Sixteen more months of meltdown for Labour?

Sixteen more months of meltdown for Labour?

More bad news for Brown in the Sundays

2009 now very much has the feel of 1996 – a government holding onto power in the hopes that “something will turn up”, but now looking increasingly likely that they will, like John Major’s Conservatives, be boxed in all the way to a May 2010 election which they will lose heavily.

Kicking off the bleak news for the government this weekend was of course Friday morning’s announcement that the UK economy is now officially in recession for the first time since 1991, with Q4 2008 showing a 1.5% fall in GDP – the biggest quarter-on-quarter decline since 1980. Sterling has hit levels against the dollar not seen since the mid-1980s, and an article on CoffeeHouse puts matters into perspective, quoting a CitiGroup expert who predicts a 3.5% fall in output in 2009 – “To put that in context, no G7 country has recorded a GDP decline of more than 3% in any year during the last 50 years.”

Added to this dire economic backdrop, the stories in the Sunday papers as expected are pretty uniformly bad for the government. The Independent on Sunday raises the prospect of the return of the three-day week: “Major firms such as JCB have already downed tools for one day a week and are considering moving to a three-day week, with state help, if the recession gets worse. Ministerial sources insisted last night that a scheme to help compensate workers was “not imminent” but said it was an option being discussed.” Meanwhile, the Mail leads on the Knees-up at the Treasury: “Whitehall mandarins in charge of saving Britain from the economic slump drank whisky and danced the night away at the Treasury on the day the recession was officially confirmed”.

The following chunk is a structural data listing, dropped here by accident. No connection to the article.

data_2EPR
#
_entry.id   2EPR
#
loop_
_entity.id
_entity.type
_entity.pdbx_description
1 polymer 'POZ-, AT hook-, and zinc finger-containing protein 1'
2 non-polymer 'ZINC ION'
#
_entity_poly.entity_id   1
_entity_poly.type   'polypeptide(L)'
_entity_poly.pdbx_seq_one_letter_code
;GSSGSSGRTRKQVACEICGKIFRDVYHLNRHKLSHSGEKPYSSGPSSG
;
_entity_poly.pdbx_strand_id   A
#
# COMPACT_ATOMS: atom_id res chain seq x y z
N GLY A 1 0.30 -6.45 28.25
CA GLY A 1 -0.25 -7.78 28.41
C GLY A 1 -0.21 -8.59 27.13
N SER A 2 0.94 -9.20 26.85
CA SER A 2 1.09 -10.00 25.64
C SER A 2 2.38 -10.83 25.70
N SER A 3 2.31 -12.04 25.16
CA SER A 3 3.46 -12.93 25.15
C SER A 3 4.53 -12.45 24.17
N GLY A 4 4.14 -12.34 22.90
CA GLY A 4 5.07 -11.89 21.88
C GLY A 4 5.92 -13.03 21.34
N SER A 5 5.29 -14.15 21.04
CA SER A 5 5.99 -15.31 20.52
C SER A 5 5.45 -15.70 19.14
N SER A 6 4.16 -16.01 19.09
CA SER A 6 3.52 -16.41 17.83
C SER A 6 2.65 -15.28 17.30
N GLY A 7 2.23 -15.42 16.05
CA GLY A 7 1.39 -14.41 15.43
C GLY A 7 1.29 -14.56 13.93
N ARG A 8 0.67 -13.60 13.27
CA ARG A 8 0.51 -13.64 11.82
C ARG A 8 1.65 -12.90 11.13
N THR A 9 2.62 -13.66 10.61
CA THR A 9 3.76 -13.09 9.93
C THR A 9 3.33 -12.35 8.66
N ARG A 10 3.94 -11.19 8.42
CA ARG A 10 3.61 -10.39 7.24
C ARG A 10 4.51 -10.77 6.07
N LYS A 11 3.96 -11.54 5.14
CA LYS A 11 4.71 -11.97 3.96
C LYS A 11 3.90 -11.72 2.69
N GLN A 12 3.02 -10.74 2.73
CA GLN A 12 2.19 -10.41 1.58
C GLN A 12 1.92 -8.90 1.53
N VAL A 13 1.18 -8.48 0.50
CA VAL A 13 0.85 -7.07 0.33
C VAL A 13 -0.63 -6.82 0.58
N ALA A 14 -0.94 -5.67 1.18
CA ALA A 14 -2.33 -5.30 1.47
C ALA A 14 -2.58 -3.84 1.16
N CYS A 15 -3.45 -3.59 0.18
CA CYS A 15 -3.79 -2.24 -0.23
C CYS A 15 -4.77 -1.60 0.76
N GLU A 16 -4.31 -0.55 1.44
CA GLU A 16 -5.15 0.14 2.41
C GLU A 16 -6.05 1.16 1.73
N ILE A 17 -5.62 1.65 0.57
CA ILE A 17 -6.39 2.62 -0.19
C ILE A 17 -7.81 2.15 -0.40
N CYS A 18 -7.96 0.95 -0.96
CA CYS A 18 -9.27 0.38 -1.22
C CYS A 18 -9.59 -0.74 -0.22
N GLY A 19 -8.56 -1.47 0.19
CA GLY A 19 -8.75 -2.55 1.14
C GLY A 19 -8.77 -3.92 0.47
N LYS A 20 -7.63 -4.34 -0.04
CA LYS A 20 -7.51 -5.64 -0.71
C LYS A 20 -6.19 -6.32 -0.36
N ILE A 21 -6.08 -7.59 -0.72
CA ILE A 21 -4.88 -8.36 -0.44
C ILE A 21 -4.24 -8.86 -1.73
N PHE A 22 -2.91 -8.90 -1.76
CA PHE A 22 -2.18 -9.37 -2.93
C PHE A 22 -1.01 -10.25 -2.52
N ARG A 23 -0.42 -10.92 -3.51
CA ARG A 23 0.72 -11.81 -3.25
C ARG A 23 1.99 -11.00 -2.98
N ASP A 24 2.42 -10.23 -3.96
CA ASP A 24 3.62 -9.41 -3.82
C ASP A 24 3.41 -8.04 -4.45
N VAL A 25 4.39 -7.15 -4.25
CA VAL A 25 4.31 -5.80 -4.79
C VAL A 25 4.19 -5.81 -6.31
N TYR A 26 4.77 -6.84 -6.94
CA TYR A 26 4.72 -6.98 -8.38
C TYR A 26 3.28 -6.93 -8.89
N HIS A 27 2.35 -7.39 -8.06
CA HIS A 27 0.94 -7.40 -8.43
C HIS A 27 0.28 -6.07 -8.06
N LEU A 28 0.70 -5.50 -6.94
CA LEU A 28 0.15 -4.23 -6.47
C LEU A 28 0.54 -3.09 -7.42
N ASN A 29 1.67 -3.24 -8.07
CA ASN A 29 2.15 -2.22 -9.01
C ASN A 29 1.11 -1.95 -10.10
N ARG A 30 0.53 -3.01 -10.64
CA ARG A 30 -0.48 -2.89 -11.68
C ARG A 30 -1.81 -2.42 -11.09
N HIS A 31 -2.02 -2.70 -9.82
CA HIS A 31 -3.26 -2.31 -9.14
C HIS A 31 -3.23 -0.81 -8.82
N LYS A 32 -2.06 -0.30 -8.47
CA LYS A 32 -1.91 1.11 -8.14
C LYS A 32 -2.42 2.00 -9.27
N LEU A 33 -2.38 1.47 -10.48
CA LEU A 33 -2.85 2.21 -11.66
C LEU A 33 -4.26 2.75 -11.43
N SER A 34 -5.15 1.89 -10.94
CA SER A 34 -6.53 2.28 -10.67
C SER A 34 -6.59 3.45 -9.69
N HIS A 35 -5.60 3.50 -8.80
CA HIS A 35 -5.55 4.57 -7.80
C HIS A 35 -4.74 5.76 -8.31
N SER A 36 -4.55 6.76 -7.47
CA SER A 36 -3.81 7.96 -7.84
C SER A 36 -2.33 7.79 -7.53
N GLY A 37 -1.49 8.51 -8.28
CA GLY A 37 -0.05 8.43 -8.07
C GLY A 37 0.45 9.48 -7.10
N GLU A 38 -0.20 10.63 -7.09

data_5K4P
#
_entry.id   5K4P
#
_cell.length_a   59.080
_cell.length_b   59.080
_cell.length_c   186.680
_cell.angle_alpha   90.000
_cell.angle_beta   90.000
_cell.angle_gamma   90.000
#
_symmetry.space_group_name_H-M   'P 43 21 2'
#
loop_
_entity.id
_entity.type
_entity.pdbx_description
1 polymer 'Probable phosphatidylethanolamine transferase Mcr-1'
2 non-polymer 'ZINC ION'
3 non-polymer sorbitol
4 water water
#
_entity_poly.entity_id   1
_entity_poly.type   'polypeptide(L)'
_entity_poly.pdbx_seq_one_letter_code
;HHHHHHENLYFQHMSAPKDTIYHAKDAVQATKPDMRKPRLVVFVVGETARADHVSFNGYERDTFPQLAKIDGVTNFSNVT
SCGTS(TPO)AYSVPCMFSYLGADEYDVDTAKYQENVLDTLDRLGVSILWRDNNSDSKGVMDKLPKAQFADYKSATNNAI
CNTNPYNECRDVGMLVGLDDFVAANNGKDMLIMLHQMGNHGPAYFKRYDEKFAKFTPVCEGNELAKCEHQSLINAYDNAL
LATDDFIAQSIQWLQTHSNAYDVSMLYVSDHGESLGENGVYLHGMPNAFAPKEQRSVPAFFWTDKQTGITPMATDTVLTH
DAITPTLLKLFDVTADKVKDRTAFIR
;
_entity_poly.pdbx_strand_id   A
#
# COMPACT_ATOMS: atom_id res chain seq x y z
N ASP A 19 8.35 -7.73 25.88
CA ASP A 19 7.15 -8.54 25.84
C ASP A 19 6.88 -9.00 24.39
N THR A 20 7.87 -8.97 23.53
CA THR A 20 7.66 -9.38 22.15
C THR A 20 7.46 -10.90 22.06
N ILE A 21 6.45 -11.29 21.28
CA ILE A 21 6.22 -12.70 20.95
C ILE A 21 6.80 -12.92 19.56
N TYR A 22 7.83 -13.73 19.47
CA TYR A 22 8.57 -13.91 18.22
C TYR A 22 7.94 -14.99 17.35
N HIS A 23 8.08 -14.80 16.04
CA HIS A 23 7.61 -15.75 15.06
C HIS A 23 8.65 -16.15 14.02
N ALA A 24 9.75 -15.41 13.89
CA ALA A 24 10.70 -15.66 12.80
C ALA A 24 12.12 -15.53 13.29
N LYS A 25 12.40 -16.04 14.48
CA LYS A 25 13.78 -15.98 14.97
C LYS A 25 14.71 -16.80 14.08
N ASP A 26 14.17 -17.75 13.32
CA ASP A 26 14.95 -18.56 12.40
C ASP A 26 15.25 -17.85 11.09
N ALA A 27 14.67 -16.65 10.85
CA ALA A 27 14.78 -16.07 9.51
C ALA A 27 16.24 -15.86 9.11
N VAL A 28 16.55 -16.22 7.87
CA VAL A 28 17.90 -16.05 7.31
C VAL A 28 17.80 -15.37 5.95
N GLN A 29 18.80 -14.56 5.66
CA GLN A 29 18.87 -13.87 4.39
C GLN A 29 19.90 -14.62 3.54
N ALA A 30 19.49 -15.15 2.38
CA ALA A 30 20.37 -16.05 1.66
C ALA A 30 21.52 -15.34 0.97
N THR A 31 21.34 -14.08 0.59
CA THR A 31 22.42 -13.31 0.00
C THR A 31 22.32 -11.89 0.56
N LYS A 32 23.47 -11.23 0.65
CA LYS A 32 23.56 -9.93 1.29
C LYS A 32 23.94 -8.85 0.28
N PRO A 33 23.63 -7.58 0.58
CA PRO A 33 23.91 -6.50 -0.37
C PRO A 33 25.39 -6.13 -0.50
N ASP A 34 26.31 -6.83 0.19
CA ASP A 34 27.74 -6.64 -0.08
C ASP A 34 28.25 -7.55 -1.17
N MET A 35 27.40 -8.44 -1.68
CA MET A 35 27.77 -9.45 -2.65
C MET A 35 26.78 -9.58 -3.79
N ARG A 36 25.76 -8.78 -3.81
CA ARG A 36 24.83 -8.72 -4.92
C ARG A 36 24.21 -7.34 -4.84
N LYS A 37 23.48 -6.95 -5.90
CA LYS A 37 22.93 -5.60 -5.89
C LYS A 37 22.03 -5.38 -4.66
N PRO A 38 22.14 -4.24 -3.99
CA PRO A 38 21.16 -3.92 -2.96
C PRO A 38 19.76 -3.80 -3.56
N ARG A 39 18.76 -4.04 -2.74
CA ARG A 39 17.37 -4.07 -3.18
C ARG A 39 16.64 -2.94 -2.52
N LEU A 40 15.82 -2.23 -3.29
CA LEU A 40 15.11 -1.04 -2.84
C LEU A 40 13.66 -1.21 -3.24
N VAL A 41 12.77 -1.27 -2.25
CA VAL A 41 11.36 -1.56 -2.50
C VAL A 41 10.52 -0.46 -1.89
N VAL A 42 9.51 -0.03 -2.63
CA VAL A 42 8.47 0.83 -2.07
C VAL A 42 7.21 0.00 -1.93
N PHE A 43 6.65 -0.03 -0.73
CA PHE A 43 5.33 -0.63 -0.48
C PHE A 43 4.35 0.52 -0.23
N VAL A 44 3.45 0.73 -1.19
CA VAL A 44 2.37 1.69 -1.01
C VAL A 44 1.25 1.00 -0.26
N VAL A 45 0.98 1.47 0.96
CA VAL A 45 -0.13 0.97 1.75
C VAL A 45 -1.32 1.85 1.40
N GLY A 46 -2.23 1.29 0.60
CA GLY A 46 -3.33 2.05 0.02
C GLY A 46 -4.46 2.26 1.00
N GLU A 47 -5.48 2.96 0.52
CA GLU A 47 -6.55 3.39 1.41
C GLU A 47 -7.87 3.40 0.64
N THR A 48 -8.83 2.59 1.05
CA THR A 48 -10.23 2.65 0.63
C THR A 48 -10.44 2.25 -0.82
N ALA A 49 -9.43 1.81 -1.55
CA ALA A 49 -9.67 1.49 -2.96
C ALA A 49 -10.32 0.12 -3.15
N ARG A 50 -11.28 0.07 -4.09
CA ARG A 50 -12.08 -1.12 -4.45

Away from economic news, there’s embarrassment for David Miliband, whose political stock continues to tumble, as it emerged that Peter Mandelson had to smooth over a diplomatic rift with India caused by the Foreign Secretary after he linked the Mumbai attacks to the dispute over Kashmir. As the Independent puts it: “The disclosure that Lord Mandelson came to the rescue… will deepen Mr Miliband’s embarrassment. It left the impression of the Cabinet veteran being forced to clean up after the mess left by his “novice” younger colleague in India”.

In the Observer, Andrew Rawnsley considers the return of Ken Clarke, and what it tells us about Cameron, for all Labour’s troubles:

“..The deeper signal is that the Tory leader remains surprisingly nervous about his prospects. Labour is presiding over a recession that some serious people expect to turn into the worst slump since the Second World War. The Conservative poll lead is stretching into double figures. And yet David Cameron still felt compelled to bring a former Tory chancellor out of retirement at the age of 68. A year out from the 1997 election, Tony Blair did not recall Denis Healey to the front bench..”

Double Carpet

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